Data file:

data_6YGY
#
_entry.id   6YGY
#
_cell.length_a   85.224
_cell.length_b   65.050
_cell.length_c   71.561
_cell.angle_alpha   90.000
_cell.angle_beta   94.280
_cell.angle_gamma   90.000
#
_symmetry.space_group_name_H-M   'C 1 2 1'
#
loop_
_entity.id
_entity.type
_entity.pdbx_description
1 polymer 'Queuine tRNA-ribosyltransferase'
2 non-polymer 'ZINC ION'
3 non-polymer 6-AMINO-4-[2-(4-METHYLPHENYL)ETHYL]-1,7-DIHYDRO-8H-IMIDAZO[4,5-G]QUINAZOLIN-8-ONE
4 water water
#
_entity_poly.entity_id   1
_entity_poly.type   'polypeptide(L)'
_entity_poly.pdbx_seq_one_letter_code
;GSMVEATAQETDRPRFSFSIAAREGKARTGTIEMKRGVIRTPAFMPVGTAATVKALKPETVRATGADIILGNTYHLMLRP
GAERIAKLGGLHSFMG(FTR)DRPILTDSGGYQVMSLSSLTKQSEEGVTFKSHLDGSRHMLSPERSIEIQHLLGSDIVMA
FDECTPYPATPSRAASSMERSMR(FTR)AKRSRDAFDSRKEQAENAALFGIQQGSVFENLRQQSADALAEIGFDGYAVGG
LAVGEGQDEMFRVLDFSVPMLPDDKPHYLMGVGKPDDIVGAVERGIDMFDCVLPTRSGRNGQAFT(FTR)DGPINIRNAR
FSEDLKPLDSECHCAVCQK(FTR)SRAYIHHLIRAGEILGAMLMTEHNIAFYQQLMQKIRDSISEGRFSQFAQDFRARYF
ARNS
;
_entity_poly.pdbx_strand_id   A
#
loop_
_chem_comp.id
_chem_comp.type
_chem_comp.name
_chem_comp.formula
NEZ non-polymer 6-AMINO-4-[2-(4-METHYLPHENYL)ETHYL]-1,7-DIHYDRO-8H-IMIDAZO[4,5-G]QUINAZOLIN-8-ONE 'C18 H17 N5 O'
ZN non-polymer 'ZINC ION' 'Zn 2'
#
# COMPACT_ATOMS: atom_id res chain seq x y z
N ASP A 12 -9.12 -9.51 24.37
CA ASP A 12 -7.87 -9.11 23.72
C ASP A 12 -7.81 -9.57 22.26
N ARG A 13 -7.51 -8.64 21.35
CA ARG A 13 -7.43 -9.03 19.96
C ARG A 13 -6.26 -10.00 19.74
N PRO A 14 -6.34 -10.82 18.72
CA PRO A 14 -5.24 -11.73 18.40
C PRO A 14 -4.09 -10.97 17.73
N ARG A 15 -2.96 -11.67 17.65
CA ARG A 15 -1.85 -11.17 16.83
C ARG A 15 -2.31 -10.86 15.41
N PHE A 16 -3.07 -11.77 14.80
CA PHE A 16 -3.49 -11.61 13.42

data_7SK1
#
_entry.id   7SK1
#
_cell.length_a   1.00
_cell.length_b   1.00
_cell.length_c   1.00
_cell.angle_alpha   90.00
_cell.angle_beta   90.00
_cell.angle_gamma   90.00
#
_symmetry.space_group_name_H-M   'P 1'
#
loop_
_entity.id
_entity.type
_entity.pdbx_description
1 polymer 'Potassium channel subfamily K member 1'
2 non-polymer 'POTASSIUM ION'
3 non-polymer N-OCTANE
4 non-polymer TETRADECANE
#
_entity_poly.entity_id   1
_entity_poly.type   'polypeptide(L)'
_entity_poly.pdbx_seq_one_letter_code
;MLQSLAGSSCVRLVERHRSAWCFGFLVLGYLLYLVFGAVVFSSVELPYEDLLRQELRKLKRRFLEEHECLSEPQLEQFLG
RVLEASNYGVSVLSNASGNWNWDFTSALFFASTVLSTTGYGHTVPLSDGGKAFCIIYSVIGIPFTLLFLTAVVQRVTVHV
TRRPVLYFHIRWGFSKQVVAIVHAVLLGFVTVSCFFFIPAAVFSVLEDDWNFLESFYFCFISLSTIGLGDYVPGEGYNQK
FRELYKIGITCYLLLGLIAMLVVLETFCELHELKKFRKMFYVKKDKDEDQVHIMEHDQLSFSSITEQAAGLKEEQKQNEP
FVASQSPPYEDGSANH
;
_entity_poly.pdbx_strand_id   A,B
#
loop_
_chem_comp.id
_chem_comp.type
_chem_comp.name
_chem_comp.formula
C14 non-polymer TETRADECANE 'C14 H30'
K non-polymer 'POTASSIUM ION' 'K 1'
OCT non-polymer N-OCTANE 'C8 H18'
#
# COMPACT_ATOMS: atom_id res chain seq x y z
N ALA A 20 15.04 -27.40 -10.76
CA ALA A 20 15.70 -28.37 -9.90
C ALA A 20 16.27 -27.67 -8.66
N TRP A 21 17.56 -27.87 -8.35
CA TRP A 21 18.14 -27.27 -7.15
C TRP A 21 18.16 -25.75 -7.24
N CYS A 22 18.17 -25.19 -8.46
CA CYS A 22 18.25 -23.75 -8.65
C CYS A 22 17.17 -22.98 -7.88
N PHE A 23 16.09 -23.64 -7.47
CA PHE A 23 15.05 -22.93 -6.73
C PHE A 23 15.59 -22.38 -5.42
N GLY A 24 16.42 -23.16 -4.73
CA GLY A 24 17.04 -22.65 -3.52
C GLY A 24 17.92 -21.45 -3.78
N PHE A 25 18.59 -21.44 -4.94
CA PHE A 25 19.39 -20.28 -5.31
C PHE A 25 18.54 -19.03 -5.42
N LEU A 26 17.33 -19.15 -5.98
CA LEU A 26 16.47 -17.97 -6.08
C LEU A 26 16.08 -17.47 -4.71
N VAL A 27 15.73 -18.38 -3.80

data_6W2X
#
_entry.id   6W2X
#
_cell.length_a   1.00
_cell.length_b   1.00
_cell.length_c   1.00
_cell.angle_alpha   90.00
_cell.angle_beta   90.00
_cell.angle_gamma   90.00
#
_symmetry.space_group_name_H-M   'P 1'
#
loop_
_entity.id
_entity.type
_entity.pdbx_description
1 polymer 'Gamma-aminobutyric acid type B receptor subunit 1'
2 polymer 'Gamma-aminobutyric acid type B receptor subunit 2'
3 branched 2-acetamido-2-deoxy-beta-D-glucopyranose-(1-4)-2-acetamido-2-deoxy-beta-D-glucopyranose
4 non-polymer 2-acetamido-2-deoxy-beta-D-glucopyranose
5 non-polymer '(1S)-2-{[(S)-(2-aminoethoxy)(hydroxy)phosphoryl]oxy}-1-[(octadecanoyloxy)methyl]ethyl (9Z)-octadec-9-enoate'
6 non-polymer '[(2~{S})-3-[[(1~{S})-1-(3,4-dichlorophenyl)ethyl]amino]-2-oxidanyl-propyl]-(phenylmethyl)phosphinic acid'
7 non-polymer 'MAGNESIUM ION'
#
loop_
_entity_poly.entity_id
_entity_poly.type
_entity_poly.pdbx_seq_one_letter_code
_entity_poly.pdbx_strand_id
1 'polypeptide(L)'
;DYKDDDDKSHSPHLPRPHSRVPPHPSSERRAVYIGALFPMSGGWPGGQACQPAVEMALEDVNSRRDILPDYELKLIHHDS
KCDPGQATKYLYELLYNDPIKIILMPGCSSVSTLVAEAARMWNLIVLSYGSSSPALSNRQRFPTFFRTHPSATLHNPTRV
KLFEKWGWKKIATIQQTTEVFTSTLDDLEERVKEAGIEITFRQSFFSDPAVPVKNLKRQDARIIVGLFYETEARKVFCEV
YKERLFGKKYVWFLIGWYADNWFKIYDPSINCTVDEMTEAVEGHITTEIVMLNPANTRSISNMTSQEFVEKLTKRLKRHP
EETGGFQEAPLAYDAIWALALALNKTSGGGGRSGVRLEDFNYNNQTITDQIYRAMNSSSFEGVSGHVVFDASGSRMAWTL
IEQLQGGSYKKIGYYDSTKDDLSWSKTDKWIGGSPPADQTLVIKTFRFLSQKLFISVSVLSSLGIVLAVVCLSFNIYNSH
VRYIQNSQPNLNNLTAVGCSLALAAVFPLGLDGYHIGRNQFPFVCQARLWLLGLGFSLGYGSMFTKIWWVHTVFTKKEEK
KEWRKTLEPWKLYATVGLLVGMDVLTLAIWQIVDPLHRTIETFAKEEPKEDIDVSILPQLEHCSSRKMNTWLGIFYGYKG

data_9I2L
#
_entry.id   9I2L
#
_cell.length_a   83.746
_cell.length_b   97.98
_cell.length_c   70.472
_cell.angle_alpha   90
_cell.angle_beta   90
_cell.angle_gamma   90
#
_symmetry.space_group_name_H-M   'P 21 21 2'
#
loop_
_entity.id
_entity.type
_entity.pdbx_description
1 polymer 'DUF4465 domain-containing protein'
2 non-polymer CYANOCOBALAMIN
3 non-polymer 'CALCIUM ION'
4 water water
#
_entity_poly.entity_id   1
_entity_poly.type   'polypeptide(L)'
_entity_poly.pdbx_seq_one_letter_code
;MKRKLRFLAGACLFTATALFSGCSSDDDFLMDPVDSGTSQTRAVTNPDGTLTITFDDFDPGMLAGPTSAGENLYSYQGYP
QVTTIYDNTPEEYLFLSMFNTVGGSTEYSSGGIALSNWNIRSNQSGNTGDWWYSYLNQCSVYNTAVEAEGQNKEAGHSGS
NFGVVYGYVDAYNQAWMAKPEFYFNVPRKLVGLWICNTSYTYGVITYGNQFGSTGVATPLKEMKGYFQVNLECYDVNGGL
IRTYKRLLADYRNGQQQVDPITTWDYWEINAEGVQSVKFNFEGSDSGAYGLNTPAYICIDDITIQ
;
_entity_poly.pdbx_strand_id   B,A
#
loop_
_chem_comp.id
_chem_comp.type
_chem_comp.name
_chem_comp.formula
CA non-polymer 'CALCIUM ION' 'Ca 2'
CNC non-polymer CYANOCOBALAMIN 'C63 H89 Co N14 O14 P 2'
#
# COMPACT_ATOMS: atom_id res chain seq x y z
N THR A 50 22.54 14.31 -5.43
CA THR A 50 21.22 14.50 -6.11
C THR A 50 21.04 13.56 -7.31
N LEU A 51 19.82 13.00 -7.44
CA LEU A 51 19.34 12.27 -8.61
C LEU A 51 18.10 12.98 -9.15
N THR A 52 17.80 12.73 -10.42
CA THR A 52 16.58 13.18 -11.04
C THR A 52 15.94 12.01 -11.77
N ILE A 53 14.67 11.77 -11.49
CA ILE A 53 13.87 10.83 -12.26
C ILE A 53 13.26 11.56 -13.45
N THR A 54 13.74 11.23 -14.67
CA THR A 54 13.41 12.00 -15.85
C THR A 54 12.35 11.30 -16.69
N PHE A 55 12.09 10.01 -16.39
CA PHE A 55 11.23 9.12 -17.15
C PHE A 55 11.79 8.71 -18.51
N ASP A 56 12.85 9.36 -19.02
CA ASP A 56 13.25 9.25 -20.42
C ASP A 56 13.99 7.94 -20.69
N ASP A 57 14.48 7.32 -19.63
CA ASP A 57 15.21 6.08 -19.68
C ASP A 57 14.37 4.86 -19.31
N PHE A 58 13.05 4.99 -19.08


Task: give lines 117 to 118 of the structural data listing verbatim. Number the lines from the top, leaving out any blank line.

CA PHE A 25 19.39 -20.28 -5.31
C PHE A 25 18.54 -19.03 -5.42